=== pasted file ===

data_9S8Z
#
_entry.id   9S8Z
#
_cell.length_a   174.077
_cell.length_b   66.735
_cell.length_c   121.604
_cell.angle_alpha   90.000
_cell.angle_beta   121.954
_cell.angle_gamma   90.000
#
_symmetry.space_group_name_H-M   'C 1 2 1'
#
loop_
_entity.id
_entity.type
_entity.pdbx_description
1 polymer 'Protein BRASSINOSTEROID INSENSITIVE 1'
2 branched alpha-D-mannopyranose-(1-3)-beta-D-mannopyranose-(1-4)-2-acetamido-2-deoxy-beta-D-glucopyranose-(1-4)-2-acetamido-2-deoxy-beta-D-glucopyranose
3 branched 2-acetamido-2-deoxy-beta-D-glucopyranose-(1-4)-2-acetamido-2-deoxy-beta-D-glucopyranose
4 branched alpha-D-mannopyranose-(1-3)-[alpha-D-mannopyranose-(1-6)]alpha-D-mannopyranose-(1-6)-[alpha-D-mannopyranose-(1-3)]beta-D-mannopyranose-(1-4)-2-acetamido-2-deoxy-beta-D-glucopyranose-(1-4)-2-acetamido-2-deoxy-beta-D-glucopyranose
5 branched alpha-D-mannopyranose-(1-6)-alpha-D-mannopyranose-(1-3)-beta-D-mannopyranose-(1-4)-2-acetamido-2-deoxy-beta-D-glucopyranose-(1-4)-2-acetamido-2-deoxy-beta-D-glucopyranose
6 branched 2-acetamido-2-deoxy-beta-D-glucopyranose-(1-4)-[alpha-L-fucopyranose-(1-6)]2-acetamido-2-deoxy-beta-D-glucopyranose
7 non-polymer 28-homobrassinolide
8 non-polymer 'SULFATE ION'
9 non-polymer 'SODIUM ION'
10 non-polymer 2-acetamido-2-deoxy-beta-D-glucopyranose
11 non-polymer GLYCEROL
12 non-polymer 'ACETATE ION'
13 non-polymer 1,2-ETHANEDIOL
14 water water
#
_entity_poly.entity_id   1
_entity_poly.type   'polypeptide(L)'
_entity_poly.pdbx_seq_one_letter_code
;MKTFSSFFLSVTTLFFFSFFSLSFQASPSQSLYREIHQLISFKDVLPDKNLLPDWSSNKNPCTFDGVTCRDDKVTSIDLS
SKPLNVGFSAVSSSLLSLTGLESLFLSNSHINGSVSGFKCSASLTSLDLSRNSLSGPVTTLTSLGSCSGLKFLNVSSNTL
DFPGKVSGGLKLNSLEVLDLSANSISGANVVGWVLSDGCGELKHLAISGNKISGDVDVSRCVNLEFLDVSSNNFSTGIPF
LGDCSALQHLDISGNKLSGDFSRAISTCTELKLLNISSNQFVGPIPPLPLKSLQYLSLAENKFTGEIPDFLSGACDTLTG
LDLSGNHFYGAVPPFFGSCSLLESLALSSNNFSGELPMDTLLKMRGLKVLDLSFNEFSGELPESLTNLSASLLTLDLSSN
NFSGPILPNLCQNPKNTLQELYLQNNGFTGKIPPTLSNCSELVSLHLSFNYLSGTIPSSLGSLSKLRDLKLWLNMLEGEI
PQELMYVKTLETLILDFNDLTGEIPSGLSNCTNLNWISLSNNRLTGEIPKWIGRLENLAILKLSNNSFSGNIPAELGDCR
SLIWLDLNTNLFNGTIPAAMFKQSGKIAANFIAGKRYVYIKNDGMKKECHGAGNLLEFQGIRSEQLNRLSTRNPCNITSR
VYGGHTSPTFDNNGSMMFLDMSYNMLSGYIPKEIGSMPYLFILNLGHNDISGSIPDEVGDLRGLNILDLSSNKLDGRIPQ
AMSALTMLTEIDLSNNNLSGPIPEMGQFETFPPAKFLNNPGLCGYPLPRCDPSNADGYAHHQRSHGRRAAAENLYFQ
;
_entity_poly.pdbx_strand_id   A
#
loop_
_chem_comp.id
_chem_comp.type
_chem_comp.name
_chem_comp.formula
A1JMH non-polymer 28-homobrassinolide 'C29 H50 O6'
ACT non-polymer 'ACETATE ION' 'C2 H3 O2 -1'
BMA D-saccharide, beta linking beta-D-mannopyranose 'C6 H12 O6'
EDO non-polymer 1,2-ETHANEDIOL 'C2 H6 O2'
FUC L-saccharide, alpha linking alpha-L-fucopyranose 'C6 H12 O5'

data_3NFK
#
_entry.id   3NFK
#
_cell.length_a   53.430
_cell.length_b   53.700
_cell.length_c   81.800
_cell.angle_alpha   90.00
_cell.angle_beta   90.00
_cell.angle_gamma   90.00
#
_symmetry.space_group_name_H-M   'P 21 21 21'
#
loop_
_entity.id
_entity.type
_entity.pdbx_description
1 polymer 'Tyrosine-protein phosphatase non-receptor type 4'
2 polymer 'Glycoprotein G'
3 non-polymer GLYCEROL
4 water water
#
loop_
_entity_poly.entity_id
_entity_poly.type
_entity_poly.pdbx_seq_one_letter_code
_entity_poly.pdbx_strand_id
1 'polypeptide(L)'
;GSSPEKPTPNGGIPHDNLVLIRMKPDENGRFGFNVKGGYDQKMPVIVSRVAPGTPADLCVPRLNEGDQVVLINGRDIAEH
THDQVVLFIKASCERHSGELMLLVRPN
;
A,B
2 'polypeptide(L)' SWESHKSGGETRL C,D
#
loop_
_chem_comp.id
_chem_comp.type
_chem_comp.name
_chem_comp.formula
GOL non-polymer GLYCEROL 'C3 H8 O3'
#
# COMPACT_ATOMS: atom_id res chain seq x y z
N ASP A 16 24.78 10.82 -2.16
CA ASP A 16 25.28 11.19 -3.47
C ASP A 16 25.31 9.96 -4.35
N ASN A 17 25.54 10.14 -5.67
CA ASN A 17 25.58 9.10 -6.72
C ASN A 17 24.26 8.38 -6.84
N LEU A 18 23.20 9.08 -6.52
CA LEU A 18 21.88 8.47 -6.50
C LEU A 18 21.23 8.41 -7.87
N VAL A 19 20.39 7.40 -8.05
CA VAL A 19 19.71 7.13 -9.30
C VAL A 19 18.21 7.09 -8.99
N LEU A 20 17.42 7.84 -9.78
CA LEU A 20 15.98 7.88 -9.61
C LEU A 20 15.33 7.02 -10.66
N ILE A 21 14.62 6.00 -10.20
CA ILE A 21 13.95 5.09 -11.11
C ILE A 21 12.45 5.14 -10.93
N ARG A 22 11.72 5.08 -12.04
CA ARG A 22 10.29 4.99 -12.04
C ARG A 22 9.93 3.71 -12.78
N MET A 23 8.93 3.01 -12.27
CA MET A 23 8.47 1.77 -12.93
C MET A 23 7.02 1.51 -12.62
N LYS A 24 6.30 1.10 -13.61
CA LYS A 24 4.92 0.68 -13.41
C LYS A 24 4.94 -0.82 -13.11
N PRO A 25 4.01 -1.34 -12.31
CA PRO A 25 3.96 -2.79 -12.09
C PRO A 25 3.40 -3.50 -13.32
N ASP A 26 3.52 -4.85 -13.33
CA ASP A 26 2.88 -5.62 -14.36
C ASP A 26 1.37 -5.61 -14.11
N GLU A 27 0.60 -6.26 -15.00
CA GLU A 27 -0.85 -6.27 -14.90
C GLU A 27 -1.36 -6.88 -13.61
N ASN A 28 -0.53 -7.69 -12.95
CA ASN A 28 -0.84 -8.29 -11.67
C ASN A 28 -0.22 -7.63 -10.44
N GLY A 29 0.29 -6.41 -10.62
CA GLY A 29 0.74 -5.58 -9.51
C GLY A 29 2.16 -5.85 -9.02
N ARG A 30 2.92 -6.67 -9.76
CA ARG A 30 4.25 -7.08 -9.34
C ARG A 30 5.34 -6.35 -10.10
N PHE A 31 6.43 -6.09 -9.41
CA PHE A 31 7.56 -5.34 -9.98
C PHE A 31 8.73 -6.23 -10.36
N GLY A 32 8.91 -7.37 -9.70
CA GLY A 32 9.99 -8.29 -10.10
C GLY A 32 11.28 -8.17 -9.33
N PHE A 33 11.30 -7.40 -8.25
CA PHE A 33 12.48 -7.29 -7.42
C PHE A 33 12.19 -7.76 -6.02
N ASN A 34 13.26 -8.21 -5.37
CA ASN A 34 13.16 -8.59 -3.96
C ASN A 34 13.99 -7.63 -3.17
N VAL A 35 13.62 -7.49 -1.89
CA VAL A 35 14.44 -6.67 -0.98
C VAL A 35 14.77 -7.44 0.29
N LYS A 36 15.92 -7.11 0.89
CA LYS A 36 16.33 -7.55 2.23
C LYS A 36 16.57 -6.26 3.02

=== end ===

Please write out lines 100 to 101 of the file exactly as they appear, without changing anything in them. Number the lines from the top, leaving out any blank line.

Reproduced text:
# COMPACT_ATOMS: atom_id res chain seq x y z
N ASP A 16 24.78 10.82 -2.16